Sager | Braudis -- Painting of the Month

Feb 12, 2021
An Embrace, Of Sorts
SARA OLSHANSKY

Sara Olshansky -- An Embrace, Of Sorts
Artist Sara Olshansky was born in Louisville, Kentucky. She graduated from the Hite Art Institute at the University of Louisville in 2018 with a BFA in 2D Studio Art and a BA in Art History. In this drawing, Olshansky explores addition and erasure of imagery on a single picture plane, with interest in how this technique might mirror lived experience, especially with respect to time. By condensing past, present, and future to one, monoscenic picture plane, she makes the components interdependent, emphasizing their relativity. Instead of representing a space, as a drawing traditionally would, this composition conveys interactions and movements over time.

Two years ago, DR. ANAND CHOCKALINGAM, MU professor and cardiologist at Truman Veterans' Hospital, appeared on our show to talk about his firm belief in the power of fasting. 187K+ views (of that episode) later, Dr. Chockalingam is answering some of your questions about what he calls "one of the most effective tools to help his patients." February 12, 2021

Every five years there's an update to the dietary guidelines we all follow, guidelines that determine policy, research and recommendations. Registered dietitian KRISTEN EIFFERT talks about those changes, now in effect until at least 2025. Also, KELLY HILL says Heart of Missouri CASA (Court Appointed Special Advocates) is always looking for more volunteers. At this time, all training is being done online. (4:45) February 11, 2021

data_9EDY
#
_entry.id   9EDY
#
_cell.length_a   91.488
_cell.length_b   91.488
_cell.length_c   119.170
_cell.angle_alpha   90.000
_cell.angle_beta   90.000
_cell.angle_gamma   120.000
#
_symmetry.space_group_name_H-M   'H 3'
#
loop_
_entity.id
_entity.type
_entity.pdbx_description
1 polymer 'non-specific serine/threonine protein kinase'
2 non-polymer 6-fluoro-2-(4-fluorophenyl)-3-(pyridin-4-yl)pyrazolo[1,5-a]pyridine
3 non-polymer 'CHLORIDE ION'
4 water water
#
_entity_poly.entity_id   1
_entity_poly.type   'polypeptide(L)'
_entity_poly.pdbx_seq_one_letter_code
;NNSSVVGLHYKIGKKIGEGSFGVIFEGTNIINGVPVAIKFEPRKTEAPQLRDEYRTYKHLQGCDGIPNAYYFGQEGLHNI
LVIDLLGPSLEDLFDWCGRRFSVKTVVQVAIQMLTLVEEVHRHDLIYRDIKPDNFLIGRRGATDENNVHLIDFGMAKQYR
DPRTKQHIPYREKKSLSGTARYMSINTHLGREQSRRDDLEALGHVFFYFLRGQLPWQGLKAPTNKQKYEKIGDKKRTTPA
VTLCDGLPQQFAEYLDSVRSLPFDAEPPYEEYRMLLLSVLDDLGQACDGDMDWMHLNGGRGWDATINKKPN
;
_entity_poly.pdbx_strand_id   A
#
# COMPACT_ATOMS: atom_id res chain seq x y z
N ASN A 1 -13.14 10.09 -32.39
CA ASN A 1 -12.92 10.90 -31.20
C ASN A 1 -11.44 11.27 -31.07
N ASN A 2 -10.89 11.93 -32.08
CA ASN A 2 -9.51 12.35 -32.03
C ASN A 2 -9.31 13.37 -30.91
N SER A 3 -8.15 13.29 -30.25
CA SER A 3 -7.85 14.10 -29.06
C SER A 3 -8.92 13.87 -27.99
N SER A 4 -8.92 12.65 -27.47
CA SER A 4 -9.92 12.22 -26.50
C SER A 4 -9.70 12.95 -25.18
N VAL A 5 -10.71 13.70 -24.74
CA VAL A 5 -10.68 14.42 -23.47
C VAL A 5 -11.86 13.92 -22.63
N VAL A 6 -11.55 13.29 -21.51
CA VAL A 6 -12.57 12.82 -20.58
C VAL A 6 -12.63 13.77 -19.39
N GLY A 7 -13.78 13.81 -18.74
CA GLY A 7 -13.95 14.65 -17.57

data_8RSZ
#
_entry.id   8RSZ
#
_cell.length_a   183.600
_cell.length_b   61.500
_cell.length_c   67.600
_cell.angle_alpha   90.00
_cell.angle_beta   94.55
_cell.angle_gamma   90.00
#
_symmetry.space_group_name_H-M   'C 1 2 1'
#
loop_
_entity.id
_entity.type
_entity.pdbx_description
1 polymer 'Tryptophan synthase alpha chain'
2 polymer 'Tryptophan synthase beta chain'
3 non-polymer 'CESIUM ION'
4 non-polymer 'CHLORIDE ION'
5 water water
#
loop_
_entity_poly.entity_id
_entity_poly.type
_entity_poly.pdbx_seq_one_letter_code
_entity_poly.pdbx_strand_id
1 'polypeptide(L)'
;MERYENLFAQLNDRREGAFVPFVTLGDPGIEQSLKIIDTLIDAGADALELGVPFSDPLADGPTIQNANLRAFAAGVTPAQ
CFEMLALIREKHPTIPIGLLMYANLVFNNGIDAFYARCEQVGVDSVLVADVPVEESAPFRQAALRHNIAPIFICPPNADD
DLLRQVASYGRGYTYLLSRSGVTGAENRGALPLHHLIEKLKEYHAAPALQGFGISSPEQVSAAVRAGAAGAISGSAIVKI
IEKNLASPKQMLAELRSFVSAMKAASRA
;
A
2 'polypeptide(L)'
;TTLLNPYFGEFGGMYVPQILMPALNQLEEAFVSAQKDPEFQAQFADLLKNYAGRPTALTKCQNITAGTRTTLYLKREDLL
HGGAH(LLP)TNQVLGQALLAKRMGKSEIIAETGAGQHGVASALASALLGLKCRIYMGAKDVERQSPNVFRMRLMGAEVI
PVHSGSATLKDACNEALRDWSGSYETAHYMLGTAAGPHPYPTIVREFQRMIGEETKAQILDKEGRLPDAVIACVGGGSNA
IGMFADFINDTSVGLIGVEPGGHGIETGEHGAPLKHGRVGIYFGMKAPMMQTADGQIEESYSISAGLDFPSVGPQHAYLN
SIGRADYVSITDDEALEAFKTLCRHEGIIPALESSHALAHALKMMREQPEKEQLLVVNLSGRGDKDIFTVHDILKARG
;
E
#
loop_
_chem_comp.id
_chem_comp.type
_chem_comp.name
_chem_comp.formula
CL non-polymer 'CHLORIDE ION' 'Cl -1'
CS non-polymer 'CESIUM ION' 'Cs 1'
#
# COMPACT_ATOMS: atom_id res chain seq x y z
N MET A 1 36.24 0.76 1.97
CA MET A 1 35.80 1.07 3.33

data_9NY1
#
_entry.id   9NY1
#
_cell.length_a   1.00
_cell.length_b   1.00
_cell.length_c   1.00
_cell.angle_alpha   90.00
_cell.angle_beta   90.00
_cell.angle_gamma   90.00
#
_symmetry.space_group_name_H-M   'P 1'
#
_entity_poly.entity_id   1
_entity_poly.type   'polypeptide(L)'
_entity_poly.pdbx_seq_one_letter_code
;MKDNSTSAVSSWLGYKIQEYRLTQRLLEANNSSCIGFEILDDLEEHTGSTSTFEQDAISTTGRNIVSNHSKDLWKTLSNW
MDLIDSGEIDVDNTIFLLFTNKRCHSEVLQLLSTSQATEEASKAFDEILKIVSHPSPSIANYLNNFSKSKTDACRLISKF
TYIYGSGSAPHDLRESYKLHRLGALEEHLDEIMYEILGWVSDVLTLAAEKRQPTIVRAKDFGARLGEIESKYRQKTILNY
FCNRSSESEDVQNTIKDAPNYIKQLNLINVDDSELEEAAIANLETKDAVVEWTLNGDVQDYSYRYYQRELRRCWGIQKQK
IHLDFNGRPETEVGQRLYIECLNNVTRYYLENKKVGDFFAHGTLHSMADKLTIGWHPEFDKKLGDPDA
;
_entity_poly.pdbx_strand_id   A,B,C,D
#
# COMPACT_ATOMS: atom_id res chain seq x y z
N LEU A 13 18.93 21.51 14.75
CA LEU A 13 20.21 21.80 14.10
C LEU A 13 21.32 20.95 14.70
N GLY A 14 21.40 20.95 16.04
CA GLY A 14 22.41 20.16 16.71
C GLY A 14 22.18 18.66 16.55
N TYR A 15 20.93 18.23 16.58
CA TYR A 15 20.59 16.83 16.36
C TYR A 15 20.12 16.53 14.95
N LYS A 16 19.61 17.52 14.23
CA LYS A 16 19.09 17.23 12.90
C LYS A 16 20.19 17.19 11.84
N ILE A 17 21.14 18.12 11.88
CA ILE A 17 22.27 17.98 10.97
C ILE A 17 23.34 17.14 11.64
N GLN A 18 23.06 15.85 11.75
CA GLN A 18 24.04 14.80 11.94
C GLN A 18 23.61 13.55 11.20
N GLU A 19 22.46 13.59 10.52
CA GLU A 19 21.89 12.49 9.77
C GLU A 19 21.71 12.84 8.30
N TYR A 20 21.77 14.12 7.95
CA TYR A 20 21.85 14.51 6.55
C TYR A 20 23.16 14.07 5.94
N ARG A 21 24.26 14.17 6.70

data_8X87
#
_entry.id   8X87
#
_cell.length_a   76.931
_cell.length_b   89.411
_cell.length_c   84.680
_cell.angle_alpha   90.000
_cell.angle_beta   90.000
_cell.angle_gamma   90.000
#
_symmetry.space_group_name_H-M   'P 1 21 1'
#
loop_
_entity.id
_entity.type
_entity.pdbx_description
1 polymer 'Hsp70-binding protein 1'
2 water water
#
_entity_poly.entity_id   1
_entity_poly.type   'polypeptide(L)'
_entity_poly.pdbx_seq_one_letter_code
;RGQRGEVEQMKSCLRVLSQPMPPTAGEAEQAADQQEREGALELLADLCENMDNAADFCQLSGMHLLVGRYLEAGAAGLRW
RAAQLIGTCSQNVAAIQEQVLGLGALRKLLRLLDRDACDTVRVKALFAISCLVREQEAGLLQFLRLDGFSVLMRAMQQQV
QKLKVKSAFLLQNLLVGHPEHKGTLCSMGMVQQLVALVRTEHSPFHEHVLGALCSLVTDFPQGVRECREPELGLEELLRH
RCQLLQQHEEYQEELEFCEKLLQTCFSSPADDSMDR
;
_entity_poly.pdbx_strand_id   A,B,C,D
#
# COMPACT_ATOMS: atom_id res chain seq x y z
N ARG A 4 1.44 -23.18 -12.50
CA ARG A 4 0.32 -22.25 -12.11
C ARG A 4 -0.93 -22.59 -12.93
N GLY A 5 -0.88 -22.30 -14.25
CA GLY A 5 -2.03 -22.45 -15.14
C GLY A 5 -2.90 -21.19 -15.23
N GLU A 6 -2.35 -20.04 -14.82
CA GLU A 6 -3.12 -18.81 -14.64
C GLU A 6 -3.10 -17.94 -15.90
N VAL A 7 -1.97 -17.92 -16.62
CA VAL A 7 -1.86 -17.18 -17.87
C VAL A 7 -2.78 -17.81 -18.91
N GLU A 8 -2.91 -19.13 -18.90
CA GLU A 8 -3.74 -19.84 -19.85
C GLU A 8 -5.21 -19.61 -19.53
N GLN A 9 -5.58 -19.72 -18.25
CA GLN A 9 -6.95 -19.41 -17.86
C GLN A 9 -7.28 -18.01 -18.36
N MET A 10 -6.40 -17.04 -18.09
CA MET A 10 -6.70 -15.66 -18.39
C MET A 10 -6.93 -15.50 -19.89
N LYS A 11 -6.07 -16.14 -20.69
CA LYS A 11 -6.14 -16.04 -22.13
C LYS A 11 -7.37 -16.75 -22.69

The Common Ingredient co-founder CATHY SALTER invites everyone to check out the latest feature on their website: Youth Cook! At this time, there's only one recipe available - a youngster from Kansas City has shared a recipe for air fryer ravioli - but the hope is to add many, many more. Find out how! February 10, 2021

This week on Discover Nature, watch for river otters on frozen water. 

  

Well suited for life in water, otters have streamlined bodies, fully webbed feet, and long, tapered tails.  Dense, oily fur and heavy layers of body fat keep them insulated. 

Otters are graceful, powerful swimmers and can remain submerged for three to four minutes.  On land, they travel with a loping gait, and on snow or ice, they alternate loping with sliding. 

"In speaking with board members...I absolutely believe that 2020 was the most challenging year that we have had in our [40] year history." -- LINDSAY LOPEZ, The Food Bank for Central and Northeast Missouri executive director, on her agency's takeaway on the impact of the COVID-19 pandemic. February 9, 2021